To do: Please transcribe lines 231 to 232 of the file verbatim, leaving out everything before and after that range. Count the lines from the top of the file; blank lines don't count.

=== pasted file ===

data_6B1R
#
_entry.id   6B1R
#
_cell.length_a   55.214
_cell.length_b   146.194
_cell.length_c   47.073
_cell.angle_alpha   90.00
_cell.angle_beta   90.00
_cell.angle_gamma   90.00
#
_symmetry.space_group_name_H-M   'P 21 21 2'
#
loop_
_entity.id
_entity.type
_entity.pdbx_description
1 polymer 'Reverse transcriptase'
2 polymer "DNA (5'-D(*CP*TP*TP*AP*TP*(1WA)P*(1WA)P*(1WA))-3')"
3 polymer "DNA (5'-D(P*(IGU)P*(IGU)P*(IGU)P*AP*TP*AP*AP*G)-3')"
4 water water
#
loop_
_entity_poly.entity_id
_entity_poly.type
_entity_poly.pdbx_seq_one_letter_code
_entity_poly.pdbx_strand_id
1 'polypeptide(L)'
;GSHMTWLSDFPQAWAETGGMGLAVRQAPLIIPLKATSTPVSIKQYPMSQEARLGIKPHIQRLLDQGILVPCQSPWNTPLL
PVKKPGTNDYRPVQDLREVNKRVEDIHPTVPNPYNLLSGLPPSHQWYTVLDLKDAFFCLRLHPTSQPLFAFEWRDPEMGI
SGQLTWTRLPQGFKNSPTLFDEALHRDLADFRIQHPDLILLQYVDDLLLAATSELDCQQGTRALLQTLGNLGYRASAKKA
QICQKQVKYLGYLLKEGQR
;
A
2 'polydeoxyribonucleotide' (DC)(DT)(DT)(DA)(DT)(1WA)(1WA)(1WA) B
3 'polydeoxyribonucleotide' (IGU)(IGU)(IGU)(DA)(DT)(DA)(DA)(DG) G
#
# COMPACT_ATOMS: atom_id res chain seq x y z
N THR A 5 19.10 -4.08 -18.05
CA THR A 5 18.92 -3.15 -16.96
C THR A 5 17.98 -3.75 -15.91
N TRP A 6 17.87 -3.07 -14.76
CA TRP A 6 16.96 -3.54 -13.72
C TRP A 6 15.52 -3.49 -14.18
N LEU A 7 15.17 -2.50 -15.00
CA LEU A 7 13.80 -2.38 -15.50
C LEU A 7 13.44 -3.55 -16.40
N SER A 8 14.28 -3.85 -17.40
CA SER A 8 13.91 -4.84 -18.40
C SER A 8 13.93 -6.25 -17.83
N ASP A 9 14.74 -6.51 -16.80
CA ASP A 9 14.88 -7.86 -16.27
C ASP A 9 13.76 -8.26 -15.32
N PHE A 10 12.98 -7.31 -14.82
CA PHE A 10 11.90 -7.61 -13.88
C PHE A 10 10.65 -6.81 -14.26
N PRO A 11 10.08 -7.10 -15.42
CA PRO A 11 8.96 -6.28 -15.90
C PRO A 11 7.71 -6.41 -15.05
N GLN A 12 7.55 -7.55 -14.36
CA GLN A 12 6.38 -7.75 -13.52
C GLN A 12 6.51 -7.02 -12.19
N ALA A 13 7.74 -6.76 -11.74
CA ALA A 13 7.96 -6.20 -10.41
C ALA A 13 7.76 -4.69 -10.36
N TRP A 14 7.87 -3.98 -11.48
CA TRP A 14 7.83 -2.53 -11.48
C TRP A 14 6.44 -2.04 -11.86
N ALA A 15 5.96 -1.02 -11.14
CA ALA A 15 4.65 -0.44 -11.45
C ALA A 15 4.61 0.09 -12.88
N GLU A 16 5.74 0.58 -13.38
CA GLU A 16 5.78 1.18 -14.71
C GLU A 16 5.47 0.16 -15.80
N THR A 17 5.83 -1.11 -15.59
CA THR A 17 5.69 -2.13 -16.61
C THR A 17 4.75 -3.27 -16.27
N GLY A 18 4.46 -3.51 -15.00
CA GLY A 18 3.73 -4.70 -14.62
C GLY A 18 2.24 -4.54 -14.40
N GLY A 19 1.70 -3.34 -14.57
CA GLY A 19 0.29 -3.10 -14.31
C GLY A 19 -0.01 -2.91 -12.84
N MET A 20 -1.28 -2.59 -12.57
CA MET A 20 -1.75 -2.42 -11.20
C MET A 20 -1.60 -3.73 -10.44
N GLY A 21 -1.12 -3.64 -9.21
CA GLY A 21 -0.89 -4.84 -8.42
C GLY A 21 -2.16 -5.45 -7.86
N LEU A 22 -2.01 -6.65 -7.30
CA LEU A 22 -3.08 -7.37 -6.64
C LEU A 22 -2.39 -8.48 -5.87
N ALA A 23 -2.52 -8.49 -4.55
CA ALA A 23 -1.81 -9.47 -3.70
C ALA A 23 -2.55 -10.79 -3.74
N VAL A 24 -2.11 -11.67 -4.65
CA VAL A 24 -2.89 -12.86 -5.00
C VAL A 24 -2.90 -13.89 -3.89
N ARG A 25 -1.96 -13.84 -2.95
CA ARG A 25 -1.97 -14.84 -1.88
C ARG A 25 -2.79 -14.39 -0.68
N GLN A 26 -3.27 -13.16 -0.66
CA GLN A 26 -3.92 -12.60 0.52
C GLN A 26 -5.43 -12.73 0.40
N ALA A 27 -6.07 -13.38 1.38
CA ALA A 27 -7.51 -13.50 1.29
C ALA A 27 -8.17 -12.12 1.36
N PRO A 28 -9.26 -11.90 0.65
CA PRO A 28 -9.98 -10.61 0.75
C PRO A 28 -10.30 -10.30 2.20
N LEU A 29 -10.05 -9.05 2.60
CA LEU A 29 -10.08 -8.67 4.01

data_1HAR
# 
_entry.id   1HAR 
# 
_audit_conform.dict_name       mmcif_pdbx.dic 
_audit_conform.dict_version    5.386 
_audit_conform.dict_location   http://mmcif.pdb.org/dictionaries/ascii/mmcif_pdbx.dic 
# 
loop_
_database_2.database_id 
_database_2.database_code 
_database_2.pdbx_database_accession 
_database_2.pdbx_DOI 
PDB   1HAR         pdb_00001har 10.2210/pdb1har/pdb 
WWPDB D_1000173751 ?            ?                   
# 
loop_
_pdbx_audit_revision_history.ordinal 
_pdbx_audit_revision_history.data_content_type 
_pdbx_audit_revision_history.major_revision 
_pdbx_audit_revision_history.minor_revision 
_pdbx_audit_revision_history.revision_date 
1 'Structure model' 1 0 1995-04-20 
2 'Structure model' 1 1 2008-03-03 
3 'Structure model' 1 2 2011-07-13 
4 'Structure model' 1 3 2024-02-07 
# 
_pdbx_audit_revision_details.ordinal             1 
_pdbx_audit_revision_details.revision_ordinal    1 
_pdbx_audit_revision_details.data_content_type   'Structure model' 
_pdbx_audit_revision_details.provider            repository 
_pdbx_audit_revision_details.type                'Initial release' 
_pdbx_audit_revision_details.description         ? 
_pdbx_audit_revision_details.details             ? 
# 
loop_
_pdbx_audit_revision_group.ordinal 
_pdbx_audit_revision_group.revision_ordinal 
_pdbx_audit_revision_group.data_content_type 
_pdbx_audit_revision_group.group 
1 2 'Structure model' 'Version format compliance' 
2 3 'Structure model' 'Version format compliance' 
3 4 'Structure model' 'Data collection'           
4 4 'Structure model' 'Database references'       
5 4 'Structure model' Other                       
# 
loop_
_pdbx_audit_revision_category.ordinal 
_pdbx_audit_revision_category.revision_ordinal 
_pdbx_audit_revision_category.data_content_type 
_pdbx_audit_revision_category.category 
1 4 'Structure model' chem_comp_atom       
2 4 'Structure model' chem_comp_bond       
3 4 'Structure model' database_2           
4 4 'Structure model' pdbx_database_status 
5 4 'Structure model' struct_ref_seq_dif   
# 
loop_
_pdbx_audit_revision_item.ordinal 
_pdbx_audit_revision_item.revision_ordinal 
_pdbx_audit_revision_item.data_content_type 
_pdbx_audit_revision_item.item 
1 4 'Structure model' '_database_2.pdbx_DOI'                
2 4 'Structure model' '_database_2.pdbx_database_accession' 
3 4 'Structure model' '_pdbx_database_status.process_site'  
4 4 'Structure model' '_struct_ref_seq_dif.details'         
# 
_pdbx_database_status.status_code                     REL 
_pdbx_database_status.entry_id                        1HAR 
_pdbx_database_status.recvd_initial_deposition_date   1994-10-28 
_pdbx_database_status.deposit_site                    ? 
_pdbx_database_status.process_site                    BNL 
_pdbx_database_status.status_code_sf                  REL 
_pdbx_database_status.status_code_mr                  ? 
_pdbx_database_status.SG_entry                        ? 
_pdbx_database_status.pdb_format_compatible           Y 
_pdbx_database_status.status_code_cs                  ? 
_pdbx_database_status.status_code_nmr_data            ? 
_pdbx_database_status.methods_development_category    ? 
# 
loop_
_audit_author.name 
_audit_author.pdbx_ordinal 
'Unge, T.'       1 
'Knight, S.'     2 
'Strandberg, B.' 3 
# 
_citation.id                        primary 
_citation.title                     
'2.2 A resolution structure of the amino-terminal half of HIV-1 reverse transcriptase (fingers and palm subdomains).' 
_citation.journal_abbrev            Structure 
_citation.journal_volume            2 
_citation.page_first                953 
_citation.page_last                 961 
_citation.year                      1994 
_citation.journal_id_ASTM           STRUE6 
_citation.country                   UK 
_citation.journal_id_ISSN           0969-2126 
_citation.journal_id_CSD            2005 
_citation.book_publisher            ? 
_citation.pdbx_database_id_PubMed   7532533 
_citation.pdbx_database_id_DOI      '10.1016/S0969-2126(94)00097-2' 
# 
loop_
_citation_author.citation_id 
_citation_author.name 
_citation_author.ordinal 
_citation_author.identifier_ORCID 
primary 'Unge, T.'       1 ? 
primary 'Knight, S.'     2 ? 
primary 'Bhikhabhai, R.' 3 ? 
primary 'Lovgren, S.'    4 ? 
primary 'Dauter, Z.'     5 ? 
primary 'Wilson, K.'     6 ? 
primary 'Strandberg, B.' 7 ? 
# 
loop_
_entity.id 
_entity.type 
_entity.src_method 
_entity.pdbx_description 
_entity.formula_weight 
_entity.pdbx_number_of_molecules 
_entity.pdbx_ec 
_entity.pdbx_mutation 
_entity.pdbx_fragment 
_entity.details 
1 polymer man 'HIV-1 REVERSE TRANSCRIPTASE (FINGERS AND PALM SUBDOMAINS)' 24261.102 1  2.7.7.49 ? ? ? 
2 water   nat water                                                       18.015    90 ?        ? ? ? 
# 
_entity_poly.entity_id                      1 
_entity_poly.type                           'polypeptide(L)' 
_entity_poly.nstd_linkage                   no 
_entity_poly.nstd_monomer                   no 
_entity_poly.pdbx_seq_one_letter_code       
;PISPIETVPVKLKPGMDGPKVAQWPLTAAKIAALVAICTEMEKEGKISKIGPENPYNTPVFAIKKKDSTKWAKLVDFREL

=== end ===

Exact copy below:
_entity.type 
_entity.src_method 